When the person seen as their most important religious leader, Yusuf al-Qaradawi, called on Muslims to finish Hitler’s job, there were no protests in the West. And when anti-Semitic cartoons are regularly published in newspapers in the Muslim world, there are no angry reactions from Jews. Muslims haven’t been pelted with stones. We haven’t heard about “an offense to our honor.” But when the Muhammad cartoons were published in Denmark, they sparked a series of bloody protests around the world. Dozens were killed. Consulate buildings were set on fire. After all, there was “an offense to their honor.”
Now it’s about the metal detectors. It’s true that it’s a terror prevention measure. It’s true they’re the main victims of terror. It’s true the idea to place the metal detectors was raised after three jihadists entered the Temple Mount with weapons. It’s true it could happen again. But that doesn’t matter. The “offense to our honor” motif has reappeared.
In the city of Mecca in Saudi Arabia, there are similar concerns. There are 5,000 closed-circuit television cameras there. Every movement is recorded. Every suspicion is checked. Moreover, the company in charge of security, G4S, is a British company. One of the security measures is an electronic bracelet attached to each of the millions of pilgrims throughout their entire stay in the kingdom, allowing the authorities to monitor each and every one of them. The Brits control the information. That hasn’t stopped the pilgrimage. It’s possible that instead of metal detectors, Israel should make it clear any measure that is acceptable in the Muslims’ holiest site would be used in their third holiest site as well.
The sad thing is the threats are working. The metal detectors will likely be removed. Because the angry reaction—along with the cooperation between Fatah and Jerusalem’s mufti, Muhammad Hussein, and Hamas’ incitement—is completely irrational. This is because of the occupation? Don’t make them laugh. They’re not peace activists.
In a ceremony aired on Palestinian television, the host, a Fatah member, said: “Our war with the descendants of the apes and pigs is a war of religion and faith.” Hussein, who spoke after him, delivered the famous slanderous verses, that “the resurrection of the dead won’t arrive until you fight the Jews,” with a call to kill Jews. That was in 2012. There were no metal detectors then. But the chorus is the same chorus.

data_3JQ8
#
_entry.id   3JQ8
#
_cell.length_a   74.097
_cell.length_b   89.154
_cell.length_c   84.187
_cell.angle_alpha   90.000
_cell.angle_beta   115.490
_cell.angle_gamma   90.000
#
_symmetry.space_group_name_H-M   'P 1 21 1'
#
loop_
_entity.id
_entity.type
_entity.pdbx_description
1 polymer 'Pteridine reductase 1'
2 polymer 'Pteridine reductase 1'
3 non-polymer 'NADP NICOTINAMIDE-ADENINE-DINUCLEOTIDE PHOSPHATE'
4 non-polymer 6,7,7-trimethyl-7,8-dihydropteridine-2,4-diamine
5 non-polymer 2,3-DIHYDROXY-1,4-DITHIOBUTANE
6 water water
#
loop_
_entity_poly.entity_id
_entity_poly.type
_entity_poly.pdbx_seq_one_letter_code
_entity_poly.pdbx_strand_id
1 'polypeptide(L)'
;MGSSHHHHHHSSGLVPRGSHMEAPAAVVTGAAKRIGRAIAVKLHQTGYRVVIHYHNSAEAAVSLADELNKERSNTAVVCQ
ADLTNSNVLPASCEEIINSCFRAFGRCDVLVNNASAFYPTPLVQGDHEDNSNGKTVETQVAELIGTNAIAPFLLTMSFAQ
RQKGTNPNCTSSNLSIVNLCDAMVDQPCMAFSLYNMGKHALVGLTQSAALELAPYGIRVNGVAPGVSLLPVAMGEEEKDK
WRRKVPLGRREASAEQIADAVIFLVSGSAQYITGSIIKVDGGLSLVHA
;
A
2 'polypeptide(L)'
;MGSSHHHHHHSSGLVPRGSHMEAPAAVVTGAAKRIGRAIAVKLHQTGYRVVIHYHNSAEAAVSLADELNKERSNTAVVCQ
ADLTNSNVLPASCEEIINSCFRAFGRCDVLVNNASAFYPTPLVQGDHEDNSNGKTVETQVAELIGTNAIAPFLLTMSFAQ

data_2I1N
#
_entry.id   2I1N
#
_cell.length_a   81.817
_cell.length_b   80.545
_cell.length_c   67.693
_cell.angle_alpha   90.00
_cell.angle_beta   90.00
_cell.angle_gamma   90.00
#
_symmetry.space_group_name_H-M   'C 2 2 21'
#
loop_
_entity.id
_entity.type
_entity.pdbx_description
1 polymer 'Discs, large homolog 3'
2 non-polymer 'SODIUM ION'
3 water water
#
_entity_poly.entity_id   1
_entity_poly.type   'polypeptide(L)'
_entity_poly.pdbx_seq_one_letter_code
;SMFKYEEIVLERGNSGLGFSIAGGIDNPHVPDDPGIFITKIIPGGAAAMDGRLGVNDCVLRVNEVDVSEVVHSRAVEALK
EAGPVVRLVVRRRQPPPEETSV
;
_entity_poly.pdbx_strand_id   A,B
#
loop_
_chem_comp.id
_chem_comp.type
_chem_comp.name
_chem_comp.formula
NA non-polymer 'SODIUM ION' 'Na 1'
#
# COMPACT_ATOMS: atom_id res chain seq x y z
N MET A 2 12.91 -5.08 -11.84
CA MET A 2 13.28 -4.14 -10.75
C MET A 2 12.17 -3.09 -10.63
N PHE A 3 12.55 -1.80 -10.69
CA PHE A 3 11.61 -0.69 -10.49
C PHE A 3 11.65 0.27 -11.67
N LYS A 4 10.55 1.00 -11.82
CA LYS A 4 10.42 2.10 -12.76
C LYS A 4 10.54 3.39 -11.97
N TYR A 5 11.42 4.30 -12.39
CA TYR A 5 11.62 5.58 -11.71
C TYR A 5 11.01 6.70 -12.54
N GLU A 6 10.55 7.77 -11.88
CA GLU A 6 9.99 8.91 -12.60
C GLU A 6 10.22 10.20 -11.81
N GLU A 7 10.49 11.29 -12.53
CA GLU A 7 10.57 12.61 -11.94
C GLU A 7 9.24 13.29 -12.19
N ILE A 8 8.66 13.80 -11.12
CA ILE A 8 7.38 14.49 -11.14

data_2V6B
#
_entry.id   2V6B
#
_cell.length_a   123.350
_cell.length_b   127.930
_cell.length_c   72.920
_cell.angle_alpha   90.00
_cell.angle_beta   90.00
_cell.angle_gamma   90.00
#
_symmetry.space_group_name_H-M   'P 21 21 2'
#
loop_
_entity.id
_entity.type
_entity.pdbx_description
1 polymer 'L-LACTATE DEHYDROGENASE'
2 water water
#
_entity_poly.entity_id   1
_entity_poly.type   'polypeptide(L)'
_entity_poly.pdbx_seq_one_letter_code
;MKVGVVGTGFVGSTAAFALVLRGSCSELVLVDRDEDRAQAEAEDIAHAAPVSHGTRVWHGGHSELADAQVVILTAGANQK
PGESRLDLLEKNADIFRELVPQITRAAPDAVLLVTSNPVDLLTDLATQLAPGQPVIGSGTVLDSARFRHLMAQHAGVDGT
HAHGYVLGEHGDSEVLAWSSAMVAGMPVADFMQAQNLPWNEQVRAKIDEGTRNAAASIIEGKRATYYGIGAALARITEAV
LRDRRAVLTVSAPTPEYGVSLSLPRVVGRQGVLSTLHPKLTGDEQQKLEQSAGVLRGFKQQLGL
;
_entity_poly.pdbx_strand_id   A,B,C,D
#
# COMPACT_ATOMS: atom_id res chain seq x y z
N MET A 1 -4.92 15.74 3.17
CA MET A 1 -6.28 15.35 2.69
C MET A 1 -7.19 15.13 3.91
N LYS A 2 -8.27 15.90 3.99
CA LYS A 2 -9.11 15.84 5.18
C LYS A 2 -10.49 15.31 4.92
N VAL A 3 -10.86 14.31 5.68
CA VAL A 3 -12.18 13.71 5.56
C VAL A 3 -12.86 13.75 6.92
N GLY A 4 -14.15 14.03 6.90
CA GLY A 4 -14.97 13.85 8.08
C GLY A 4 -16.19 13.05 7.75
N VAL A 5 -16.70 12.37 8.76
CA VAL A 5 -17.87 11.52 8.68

This isn’t about the Muslims. Far from it. But where are the moderate Muslims? The sane ones? Why are they keeping quiet? Why are they allowing this double standard, in which they are treated according to the “low expectations syndrome,” which sets low expectations from certain populations to begin with. After all, this is racism for all intents and purposes.
Only few people speak up. The ones who have had enough of the racism. The ones who treat themselves as equals. They are the ones who have the courage to come out against the self-deception. But there are only few of them. Occasionally, they speak firmly even in the pan-Arab media. Some of them are forced to live in constant fear or with bodyguards.
When these few people turn into a significant movement, it will be wonderful news for the world in general and for Muslims in particular. And no, it has nothing to do with the occupation. It has to do with racism, with Muslims making themselves inferior. And as long as this self-racism continues, so will the inferiority.
After the Temple Mount attack, Knesset members from the Joint List and representatives of the Arab Higher Monitoring Committee expressed feeble reservations. They’re against violence. How nice of them. But then came the “but,” placing the entire responsibility on Israel. We are against it, they said, but it’s because of the occupation. The part dedicated to the reservations was about one-tenth or one-fifth of the statement, while most of the text was dedicated to a justification of “the legitimate resistance to the occupation,” blah blah blah. In other words, it wasn’t an opportunity to condemn violence. It was another opportunity to say something against Israel.
Salman Rushdie called these respondents the “But Brigade.” They offer a weak condemnation, to fulfill their obligation, and then immediately present the “but,” followed by a series of justifications.
There seems to be no difference between the reactions to the terror attack in Paris and the reactions to the terror attack at the Temple Mount. It’s a disease shared by many people.